Contemplative EducationIn the Religious Studies Department, contemplative education includes not only the contemplative practices of a range of religious traditions but also the very way in which the classes are taught.
A common thread in classes is that, within the overall goal of mastering the content of a specific course, there is the basic supposition that the material at hand is important to all of us as humans, for both faculty and students; we are studying ourselves at the same time as we are studying a body of knowledge.
Classes then involve a blend of academic rigor in developing mastery of a body of material along with a capacity to apply the material to ourselves and to how we relate with others.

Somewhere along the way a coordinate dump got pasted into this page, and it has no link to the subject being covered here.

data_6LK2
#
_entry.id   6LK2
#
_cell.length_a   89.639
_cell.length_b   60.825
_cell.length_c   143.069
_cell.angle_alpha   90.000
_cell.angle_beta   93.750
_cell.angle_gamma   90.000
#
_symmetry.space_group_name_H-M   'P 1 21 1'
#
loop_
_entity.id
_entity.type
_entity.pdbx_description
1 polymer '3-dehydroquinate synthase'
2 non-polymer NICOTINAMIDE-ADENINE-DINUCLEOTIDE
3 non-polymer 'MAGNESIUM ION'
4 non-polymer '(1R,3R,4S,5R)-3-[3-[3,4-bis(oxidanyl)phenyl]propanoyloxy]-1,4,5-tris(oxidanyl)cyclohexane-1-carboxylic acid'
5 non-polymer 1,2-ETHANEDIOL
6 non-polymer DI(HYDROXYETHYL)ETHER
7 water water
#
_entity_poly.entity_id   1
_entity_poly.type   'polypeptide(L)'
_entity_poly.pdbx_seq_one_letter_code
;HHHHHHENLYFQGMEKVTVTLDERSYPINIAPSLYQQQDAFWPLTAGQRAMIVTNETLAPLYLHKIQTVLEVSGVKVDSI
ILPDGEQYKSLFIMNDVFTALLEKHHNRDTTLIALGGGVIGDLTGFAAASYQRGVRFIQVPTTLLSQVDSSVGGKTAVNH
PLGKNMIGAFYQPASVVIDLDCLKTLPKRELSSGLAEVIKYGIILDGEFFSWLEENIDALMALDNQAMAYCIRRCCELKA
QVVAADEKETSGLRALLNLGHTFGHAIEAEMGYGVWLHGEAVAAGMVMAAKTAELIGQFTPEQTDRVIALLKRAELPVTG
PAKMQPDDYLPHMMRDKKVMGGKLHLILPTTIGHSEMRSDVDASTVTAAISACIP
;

A contemplative environment is created through the ways in which the faculty member presents material and engages the students in the learning process. This manifests in how the teachers join lived experience with the class material, however technical that content may be.
Students also engage individual contemplative practices according to their interests and the degree programs they select. There are specific classes on contemplative practices; additionally, the department works with individual students to arrange meditation instructors and mentors to support their practices.
While the degree programs require students to engage in contemplative practices, there is no presumption as to whether the students identify themselves as belonging to a specific tradition. There is a presumption that students are interested in exploring such practices, but it is up to the students as to how this relates to their life overall.